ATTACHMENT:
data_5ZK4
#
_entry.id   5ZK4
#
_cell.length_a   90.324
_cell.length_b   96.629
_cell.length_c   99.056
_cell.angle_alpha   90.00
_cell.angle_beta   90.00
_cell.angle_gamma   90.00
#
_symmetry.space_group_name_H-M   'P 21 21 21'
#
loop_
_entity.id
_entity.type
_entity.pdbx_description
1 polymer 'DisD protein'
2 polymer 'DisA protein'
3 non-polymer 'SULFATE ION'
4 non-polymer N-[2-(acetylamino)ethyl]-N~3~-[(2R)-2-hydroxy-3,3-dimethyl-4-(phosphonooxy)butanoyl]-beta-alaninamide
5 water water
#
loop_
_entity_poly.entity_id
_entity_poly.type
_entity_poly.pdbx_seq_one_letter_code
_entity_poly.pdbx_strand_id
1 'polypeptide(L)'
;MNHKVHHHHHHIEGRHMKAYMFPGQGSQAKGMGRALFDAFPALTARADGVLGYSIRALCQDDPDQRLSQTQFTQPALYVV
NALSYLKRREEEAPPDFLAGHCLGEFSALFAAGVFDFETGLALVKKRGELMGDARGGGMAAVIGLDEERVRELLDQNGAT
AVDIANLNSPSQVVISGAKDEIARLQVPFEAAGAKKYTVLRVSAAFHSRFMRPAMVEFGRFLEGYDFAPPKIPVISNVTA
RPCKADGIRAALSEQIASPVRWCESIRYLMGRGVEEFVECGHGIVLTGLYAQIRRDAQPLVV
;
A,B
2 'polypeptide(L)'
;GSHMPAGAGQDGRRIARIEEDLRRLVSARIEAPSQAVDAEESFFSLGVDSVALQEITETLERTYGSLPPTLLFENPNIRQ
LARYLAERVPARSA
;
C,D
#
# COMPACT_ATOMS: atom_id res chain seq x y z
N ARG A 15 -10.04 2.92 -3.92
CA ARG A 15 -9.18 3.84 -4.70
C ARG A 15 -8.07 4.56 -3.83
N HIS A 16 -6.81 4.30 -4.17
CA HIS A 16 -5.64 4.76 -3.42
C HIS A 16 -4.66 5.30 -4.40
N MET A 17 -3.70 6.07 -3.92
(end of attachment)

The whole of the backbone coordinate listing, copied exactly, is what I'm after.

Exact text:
data_5ZK4
#
_entry.id   5ZK4
#
_cell.length_a   90.324
_cell.length_b   96.629
_cell.length_c   99.056
_cell.angle_alpha   90.00
_cell.angle_beta   90.00
_cell.angle_gamma   90.00
#
_symmetry.space_group_name_H-M   'P 21 21 21'
#
loop_
_entity.id
_entity.type
_entity.pdbx_description
1 polymer 'DisD protein'
2 polymer 'DisA protein'
3 non-polymer 'SULFATE ION'
4 non-polymer N-[2-(acetylamino)ethyl]-N~3~-[(2R)-2-hydroxy-3,3-dimethyl-4-(phosphonooxy)butanoyl]-beta-alaninamide
5 water water
#
loop_
_entity_poly.entity_id
_entity_poly.type
_entity_poly.pdbx_seq_one_letter_code
_entity_poly.pdbx_strand_id
1 'polypeptide(L)'
;MNHKVHHHHHHIEGRHMKAYMFPGQGSQAKGMGRALFDAFPALTARADGVLGYSIRALCQDDPDQRLSQTQFTQPALYVV
NALSYLKRREEEAPPDFLAGHCLGEFSALFAAGVFDFETGLALVKKRGELMGDARGGGMAAVIGLDEERVRELLDQNGAT
AVDIANLNSPSQVVISGAKDEIARLQVPFEAAGAKKYTVLRVSAAFHSRFMRPAMVEFGRFLEGYDFAPPKIPVISNVTA
RPCKADGIRAALSEQIASPVRWCESIRYLMGRGVEEFVECGHGIVLTGLYAQIRRDAQPLVV
;
A,B
2 'polypeptide(L)'
;GSHMPAGAGQDGRRIARIEEDLRRLVSARIEAPSQAVDAEESFFSLGVDSVALQEITETLERTYGSLPPTLLFENPNIRQ
LARYLAERVPARSA
;
C,D
#
# COMPACT_ATOMS: atom_id res chain seq x y z
N ARG A 15 -10.04 2.92 -3.92
CA ARG A 15 -9.18 3.84 -4.70
C ARG A 15 -8.07 4.56 -3.83
N HIS A 16 -6.81 4.30 -4.17
CA HIS A 16 -5.64 4.76 -3.42
C HIS A 16 -4.66 5.30 -4.40
N MET A 17 -3.70 6.07 -3.92